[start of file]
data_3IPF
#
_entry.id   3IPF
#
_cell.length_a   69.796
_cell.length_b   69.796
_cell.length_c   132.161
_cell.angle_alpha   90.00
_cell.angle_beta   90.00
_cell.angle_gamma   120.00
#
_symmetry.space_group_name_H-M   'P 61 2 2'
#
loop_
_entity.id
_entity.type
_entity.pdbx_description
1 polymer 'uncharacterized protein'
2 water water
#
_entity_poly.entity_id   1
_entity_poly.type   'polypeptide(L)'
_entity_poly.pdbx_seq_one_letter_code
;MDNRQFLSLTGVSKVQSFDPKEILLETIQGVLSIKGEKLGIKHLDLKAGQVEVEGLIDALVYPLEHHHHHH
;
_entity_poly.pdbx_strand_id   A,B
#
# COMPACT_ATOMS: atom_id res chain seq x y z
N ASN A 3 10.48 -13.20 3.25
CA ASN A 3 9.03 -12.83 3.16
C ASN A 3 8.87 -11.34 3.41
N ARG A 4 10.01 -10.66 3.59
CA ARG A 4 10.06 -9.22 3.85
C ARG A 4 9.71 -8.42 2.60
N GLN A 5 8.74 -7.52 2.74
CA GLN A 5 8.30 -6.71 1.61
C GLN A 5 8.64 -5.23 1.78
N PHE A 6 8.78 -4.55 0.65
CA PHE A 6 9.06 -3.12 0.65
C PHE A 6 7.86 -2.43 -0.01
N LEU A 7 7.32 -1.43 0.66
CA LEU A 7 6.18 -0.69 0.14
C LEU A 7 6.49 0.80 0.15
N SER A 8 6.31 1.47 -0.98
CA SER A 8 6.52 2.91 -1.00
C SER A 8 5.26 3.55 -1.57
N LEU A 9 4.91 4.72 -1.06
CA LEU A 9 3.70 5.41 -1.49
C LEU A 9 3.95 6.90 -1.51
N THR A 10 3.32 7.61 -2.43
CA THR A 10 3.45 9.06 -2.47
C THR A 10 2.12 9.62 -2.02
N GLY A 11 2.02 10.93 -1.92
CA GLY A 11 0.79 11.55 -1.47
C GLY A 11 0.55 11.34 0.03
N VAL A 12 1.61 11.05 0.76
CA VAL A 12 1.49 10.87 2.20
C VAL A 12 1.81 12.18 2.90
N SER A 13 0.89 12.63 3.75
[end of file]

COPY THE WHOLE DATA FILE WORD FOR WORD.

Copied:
data_3IPF
#
_entry.id   3IPF
#
_cell.length_a   69.796
_cell.length_b   69.796
_cell.length_c   132.161
_cell.angle_alpha   90.00
_cell.angle_beta   90.00
_cell.angle_gamma   120.00
#
_symmetry.space_group_name_H-M   'P 61 2 2'
#
loop_
_entity.id
_entity.type
_entity.pdbx_description
1 polymer 'uncharacterized protein'
2 water water
#
_entity_poly.entity_id   1
_entity_poly.type   'polypeptide(L)'
_entity_poly.pdbx_seq_one_letter_code
;MDNRQFLSLTGVSKVQSFDPKEILLETIQGVLSIKGEKLGIKHLDLKAGQVEVEGLIDALVYPLEHHHHHH
;
_entity_poly.pdbx_strand_id   A,B
#
# COMPACT_ATOMS: atom_id res chain seq x y z
N ASN A 3 10.48 -13.20 3.25
CA ASN A 3 9.03 -12.83 3.16
C ASN A 3 8.87 -11.34 3.41
N ARG A 4 10.01 -10.66 3.59
CA ARG A 4 10.06 -9.22 3.85
C ARG A 4 9.71 -8.42 2.60
N GLN A 5 8.74 -7.52 2.74
CA GLN A 5 8.30 -6.71 1.61
C GLN A 5 8.64 -5.23 1.78
N PHE A 6 8.78 -4.55 0.65
CA PHE A 6 9.06 -3.12 0.65
C PHE A 6 7.86 -2.43 -0.01
N LEU A 7 7.32 -1.43 0.66
CA LEU A 7 6.18 -0.69 0.14
C LEU A 7 6.49 0.80 0.15
N SER A 8 6.31 1.47 -0.98
CA SER A 8 6.52 2.91 -1.00
C SER A 8 5.26 3.55 -1.57
N LEU A 9 4.91 4.72 -1.06
CA LEU A 9 3.70 5.41 -1.49
C LEU A 9 3.95 6.90 -1.51
N THR A 10 3.32 7.61 -2.43
CA THR A 10 3.45 9.06 -2.47
C THR A 10 2.12 9.62 -2.02
N GLY A 11 2.02 10.93 -1.92
CA GLY A 11 0.79 11.55 -1.47
C GLY A 11 0.55 11.34 0.03
N VAL A 12 1.61 11.05 0.76
CA VAL A 12 1.49 10.87 2.20
C VAL A 12 1.81 12.18 2.90
N SER A 13 0.89 12.63 3.75